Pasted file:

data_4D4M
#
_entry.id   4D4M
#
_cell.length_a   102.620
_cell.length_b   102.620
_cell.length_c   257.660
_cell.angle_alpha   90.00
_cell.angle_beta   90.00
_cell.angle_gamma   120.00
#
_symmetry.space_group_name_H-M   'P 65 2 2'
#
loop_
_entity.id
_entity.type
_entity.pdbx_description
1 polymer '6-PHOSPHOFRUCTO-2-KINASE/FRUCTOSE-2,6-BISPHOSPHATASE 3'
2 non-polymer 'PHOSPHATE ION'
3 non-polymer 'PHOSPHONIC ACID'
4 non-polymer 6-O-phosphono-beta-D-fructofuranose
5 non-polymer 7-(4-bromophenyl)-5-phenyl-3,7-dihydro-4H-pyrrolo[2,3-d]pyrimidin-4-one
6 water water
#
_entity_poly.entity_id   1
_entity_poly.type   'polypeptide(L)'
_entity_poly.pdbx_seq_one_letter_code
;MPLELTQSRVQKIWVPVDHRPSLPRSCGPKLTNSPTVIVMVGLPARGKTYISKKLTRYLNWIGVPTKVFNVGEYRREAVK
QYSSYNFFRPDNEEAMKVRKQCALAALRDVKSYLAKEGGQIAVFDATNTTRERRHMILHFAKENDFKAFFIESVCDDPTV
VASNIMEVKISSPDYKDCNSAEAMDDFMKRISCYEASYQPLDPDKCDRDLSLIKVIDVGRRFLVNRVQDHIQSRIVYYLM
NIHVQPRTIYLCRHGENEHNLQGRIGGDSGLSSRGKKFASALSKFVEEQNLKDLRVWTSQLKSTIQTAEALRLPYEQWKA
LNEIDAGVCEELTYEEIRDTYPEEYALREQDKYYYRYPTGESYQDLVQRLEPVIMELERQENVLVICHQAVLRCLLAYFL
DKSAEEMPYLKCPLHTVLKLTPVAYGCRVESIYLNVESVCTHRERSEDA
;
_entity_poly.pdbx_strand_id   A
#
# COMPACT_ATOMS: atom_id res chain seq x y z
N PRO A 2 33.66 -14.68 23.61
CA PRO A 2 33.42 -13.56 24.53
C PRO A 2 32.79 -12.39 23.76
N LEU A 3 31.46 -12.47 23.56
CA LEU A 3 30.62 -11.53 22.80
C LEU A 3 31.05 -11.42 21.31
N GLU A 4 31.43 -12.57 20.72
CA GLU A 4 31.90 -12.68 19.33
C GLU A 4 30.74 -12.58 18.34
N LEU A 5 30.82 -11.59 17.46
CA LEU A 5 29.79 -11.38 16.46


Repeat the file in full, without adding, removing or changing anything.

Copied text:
data_4D4M
#
_entry.id   4D4M
#
_cell.length_a   102.620
_cell.length_b   102.620
_cell.length_c   257.660
_cell.angle_alpha   90.00
_cell.angle_beta   90.00
_cell.angle_gamma   120.00
#
_symmetry.space_group_name_H-M   'P 65 2 2'
#
loop_
_entity.id
_entity.type
_entity.pdbx_description
1 polymer '6-PHOSPHOFRUCTO-2-KINASE/FRUCTOSE-2,6-BISPHOSPHATASE 3'
2 non-polymer 'PHOSPHATE ION'
3 non-polymer 'PHOSPHONIC ACID'
4 non-polymer 6-O-phosphono-beta-D-fructofuranose
5 non-polymer 7-(4-bromophenyl)-5-phenyl-3,7-dihydro-4H-pyrrolo[2,3-d]pyrimidin-4-one
6 water water
#
_entity_poly.entity_id   1
_entity_poly.type   'polypeptide(L)'
_entity_poly.pdbx_seq_one_letter_code
;MPLELTQSRVQKIWVPVDHRPSLPRSCGPKLTNSPTVIVMVGLPARGKTYISKKLTRYLNWIGVPTKVFNVGEYRREAVK
QYSSYNFFRPDNEEAMKVRKQCALAALRDVKSYLAKEGGQIAVFDATNTTRERRHMILHFAKENDFKAFFIESVCDDPTV
VASNIMEVKISSPDYKDCNSAEAMDDFMKRISCYEASYQPLDPDKCDRDLSLIKVIDVGRRFLVNRVQDHIQSRIVYYLM
NIHVQPRTIYLCRHGENEHNLQGRIGGDSGLSSRGKKFASALSKFVEEQNLKDLRVWTSQLKSTIQTAEALRLPYEQWKA
LNEIDAGVCEELTYEEIRDTYPEEYALREQDKYYYRYPTGESYQDLVQRLEPVIMELERQENVLVICHQAVLRCLLAYFL
DKSAEEMPYLKCPLHTVLKLTPVAYGCRVESIYLNVESVCTHRERSEDA
;
_entity_poly.pdbx_strand_id   A
#
# COMPACT_ATOMS: atom_id res chain seq x y z
N PRO A 2 33.66 -14.68 23.61
CA PRO A 2 33.42 -13.56 24.53
C PRO A 2 32.79 -12.39 23.76
N LEU A 3 31.46 -12.47 23.56
CA LEU A 3 30.62 -11.53 22.80
C LEU A 3 31.05 -11.42 21.31
N GLU A 4 31.43 -12.57 20.72
CA GLU A 4 31.90 -12.68 19.33
C GLU A 4 30.74 -12.58 18.34
N LEU A 5 30.82 -11.59 17.46
CA LEU A 5 29.79 -11.38 16.46